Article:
The fleet includes three Quick Change variant Boeing 737-300s, which are used for the company’s Royal Mail night-time flights on 18 daily frequencies. These can be converted quickly from passenger configuration to freight configuration.

Jet2.com Fleet Summary: as at 22-Jul-2013

Aircraft

In Service

Airbus A320-200

1

Boeing 737-300

20

Boeing 737-300QC

9

Boeing 737-800

9

Boeing 757-200

8

Boeing 757-200(ETOPS)

3

Total:

50

The carrier’s Boeing fleet is ageing, with an average 737 age of almost 22 years and an average 757 age of close to 24 years. Its strategy of acquiring used aircraft is in contrast with that of leading LCCs such as Ryanair and easyJet, which operate a young fleet of aircraft bought new from the manufacturers. It can be argued that Jet2.com’s approach is more prudent and less risky to its balance sheet as it minimises capex outlays. On the other hand, its operating costs are likely to be higher due to the less efficient fuel burn and higher maintenance requirements of its older fleet.

Dart Group’s accounts do not split operating cost categories by business segment, but, even if its total fleet costs (costs of acquisition, maintenance and operation) are similar to those of other LCCs on a per seat basis, Jet2.com’s approach may need to be reconsidered in the light of new generation engine technology entering the market with the 737MAX and the A320Neo. This will bring further operating cost advantages to operators of the new generation equipment. Jet2.com’s disadvantage, if it were to seek to buy new aircraft, is that it would be unlikely to order the quantities necessary to secure significant discounts from list prices.

Jet2.com average fleet age: as at 22-Jul-2013

Jet2.com development of owned and leased aircraft numbers: FY2008 to FY2013

Jet2.com’s revenue per passenger growth has outpaced cost per passenger

Dart Group does not report sufficient data to allow analysis of CASK and RASK for Jet2.com, but it is possible to look at the development of total revenue per passenger and cost per passenger for the airline. Jet2.com operates cargo flights for the Royal Mail and these contribute both costs and revenues that are not linked to passengers. Nevertheless, cargo flights account for only around 10% of Jet2.com’s frequencies (week of 15-Jul-2013, source: Innovata) and it seems likely that they account for less than 10% of its costs (since mail flights are domestic and, therefore, shorter than Jet2.com’s average and since cargo handling costs are lower than passenger handling costs).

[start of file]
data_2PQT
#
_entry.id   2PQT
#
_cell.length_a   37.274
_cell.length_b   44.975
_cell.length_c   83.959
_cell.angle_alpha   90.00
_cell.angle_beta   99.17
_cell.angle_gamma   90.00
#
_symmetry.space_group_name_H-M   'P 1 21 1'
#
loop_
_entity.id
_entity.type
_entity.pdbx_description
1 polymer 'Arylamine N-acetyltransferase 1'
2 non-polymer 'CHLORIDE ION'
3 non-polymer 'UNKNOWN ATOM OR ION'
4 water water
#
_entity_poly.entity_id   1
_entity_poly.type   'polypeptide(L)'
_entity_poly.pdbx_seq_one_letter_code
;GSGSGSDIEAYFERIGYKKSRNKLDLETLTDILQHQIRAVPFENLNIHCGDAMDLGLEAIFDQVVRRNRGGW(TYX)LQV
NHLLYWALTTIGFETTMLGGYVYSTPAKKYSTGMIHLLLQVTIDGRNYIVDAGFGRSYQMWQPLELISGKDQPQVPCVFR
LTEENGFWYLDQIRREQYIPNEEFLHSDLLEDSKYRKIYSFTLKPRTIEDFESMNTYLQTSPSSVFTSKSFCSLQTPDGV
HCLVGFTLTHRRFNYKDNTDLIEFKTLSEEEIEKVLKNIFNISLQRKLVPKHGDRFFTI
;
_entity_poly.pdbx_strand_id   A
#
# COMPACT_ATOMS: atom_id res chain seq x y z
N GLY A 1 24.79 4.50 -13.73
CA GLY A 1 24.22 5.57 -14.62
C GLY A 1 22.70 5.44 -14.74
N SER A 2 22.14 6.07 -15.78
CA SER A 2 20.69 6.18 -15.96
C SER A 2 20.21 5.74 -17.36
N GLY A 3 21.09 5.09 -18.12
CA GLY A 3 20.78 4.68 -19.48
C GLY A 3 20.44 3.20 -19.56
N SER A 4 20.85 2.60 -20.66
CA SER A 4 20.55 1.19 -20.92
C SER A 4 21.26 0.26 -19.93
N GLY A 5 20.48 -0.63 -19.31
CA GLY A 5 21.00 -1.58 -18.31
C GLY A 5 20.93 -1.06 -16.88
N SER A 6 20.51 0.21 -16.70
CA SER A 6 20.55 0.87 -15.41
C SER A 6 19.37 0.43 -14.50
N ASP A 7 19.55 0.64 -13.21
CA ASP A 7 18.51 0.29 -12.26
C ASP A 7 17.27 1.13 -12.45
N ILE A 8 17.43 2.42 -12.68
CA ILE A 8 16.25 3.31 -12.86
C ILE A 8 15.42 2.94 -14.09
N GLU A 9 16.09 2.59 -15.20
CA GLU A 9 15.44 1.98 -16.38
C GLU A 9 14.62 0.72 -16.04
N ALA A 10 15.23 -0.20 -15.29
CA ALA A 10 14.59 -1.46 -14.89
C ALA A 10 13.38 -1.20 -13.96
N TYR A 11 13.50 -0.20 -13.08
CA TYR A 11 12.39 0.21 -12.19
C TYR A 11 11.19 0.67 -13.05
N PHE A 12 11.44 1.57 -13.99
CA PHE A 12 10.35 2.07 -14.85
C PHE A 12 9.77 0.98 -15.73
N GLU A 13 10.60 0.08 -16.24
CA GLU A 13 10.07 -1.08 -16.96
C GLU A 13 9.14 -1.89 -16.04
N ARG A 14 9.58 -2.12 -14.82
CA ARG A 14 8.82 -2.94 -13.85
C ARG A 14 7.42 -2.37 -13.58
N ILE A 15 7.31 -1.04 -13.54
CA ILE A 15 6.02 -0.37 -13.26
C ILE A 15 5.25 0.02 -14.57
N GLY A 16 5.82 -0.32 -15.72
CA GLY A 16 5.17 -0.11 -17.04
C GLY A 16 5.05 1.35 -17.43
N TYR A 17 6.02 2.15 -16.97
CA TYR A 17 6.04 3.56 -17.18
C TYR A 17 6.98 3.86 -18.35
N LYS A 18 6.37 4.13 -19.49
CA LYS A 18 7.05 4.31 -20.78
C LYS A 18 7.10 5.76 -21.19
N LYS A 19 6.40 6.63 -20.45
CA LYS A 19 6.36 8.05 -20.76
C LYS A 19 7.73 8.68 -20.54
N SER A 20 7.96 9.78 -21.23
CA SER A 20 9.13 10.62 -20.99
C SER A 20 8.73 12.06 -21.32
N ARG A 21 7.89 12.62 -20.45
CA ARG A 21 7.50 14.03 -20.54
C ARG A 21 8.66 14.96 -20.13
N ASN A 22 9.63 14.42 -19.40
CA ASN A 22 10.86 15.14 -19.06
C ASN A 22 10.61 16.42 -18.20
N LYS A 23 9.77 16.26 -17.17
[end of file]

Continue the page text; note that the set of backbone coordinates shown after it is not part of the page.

Thus it seems reasonable to analyse total costs and revenues on a per passenger basis.

Jet2.com’s costs per passenger grew by 42% from FY2008 to FY2013, with increases in every year. Fortunately, its revenue per passenger grew by 49% over this period, but the trend was less consistent as there were two years (FY2010 and FY2012) when revenue per passenger fell slightly. In FY2013, cost per passenger grew by 13% and revenue per passenger grew by 14%. It seems likely that this reflected longer average sector lengths, since fuel costs were not a driver (Dart Group reported that Jet2.com’s fuel cost per passenger improved by 3%), and pricing power helped by capacity cuts by legacy carriers in Europe.

Jet2.com index of revenue per passenger and cost per passenger: FY2008 to FY2013 (both indexed to FY2008 = 100)

Reduction in Royal Mail business to erode margins

Jet2.com will lose two, and retain six, of its eight Royal Mail routes when its current contracts terminate in 2014. As noted above, it is likely that dedicated cargo flights account for less than 10% of the airline’s costs. The company does not report the level of revenues it earns from these flights, but an estimate of its passenger revenues can be calculated from figures reported for ticket revenue per passenger and retail revenue per passenger and passenger numbers. The balance of revenues reported for the airline in total presumably mainly comes from cargo and accounted for 21% of airline revenues in FY2013.

This analysis suggests that the Royal Mail business contributes significantly more to Jet2.com’s revenues than it does to its costs and so the loss of part of this business may erode its margins.

Jet2.com is among the higher-cost LCCs

The chart below shows costs per passenger versus average sector length for a number of European legacy and low-cost carriers. Jet2.com’s position on this chart (using its total costs at the operating profit level as reported by Dart Group and average sector length derived from CAA data for 2012) confirms that it appears fair to designate it a low-cost carrier.

However, it is among the higher-cost LCCs, even after recognising that its average sector length is longer than most other LCCs.

The reasonable level of profitability that it achieves owes much to a relatively high level of revenue per passenger, part of which is contributed by Royal Mail flights, as noted above. As its Royal Mail business declines from 2014 and, as seems likely, competition from lower-cost LCCs grows, the challenge will be to reduce its cost base in order to remain profitable.

Cost per passenger (EUR) and average sector length for selected European legacy and low-cost carriers: 2012*